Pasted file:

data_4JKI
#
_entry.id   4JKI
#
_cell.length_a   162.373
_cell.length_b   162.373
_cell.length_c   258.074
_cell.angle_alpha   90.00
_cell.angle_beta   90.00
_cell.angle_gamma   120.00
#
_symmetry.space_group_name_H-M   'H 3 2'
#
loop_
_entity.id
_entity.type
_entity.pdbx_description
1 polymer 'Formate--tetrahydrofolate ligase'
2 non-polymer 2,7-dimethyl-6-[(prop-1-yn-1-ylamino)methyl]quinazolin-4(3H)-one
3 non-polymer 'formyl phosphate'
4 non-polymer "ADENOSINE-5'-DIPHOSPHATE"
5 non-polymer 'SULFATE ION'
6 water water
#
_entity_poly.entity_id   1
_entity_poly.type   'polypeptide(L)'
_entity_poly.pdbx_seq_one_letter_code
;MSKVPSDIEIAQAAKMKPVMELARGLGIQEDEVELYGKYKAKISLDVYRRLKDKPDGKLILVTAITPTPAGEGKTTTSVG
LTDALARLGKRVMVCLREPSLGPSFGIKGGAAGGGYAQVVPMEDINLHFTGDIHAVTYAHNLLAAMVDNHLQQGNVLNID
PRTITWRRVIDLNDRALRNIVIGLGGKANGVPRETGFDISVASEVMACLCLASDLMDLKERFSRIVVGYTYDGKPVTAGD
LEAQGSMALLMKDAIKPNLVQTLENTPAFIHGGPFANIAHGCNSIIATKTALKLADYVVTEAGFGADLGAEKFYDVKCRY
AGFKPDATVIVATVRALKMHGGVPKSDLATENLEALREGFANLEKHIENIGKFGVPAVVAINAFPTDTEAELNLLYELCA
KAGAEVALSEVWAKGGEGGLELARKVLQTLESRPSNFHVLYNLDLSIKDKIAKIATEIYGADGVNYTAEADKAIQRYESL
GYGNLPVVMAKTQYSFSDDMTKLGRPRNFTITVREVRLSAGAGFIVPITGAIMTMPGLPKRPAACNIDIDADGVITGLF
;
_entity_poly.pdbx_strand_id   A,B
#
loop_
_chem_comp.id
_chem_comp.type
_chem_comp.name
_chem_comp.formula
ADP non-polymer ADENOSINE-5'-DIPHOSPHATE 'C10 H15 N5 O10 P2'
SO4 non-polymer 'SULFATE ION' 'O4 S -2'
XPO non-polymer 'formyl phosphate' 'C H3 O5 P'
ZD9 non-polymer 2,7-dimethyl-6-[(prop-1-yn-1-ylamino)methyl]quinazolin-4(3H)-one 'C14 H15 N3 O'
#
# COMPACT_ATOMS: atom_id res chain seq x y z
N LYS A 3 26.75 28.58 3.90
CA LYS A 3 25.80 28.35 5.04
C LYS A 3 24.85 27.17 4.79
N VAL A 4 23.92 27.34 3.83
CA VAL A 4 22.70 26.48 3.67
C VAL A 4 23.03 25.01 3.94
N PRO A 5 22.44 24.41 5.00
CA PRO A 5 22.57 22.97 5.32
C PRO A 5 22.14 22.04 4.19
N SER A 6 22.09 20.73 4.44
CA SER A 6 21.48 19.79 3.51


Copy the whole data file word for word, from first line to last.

data_4JKI
#
_entry.id   4JKI
#
_cell.length_a   162.373
_cell.length_b   162.373
_cell.length_c   258.074
_cell.angle_alpha   90.00
_cell.angle_beta   90.00
_cell.angle_gamma   120.00
#
_symmetry.space_group_name_H-M   'H 3 2'
#
loop_
_entity.id
_entity.type
_entity.pdbx_description
1 polymer 'Formate--tetrahydrofolate ligase'
2 non-polymer 2,7-dimethyl-6-[(prop-1-yn-1-ylamino)methyl]quinazolin-4(3H)-one
3 non-polymer 'formyl phosphate'
4 non-polymer "ADENOSINE-5'-DIPHOSPHATE"
5 non-polymer 'SULFATE ION'
6 water water
#
_entity_poly.entity_id   1
_entity_poly.type   'polypeptide(L)'
_entity_poly.pdbx_seq_one_letter_code
;MSKVPSDIEIAQAAKMKPVMELARGLGIQEDEVELYGKYKAKISLDVYRRLKDKPDGKLILVTAITPTPAGEGKTTTSVG
LTDALARLGKRVMVCLREPSLGPSFGIKGGAAGGGYAQVVPMEDINLHFTGDIHAVTYAHNLLAAMVDNHLQQGNVLNID
PRTITWRRVIDLNDRALRNIVIGLGGKANGVPRETGFDISVASEVMACLCLASDLMDLKERFSRIVVGYTYDGKPVTAGD
LEAQGSMALLMKDAIKPNLVQTLENTPAFIHGGPFANIAHGCNSIIATKTALKLADYVVTEAGFGADLGAEKFYDVKCRY
AGFKPDATVIVATVRALKMHGGVPKSDLATENLEALREGFANLEKHIENIGKFGVPAVVAINAFPTDTEAELNLLYELCA
KAGAEVALSEVWAKGGEGGLELARKVLQTLESRPSNFHVLYNLDLSIKDKIAKIATEIYGADGVNYTAEADKAIQRYESL
GYGNLPVVMAKTQYSFSDDMTKLGRPRNFTITVREVRLSAGAGFIVPITGAIMTMPGLPKRPAACNIDIDADGVITGLF
;
_entity_poly.pdbx_strand_id   A,B
#
loop_
_chem_comp.id
_chem_comp.type
_chem_comp.name
_chem_comp.formula
ADP non-polymer ADENOSINE-5'-DIPHOSPHATE 'C10 H15 N5 O10 P2'
SO4 non-polymer 'SULFATE ION' 'O4 S -2'
XPO non-polymer 'formyl phosphate' 'C H3 O5 P'
ZD9 non-polymer 2,7-dimethyl-6-[(prop-1-yn-1-ylamino)methyl]quinazolin-4(3H)-one 'C14 H15 N3 O'
#
# COMPACT_ATOMS: atom_id res chain seq x y z
N LYS A 3 26.75 28.58 3.90
CA LYS A 3 25.80 28.35 5.04
C LYS A 3 24.85 27.17 4.79
N VAL A 4 23.92 27.34 3.83
CA VAL A 4 22.70 26.48 3.67
C VAL A 4 23.03 25.01 3.94
N PRO A 5 22.44 24.41 5.00
CA PRO A 5 22.57 22.97 5.32
C PRO A 5 22.14 22.04 4.19
N SER A 6 22.09 20.73 4.44
CA SER A 6 21.48 19.79 3.51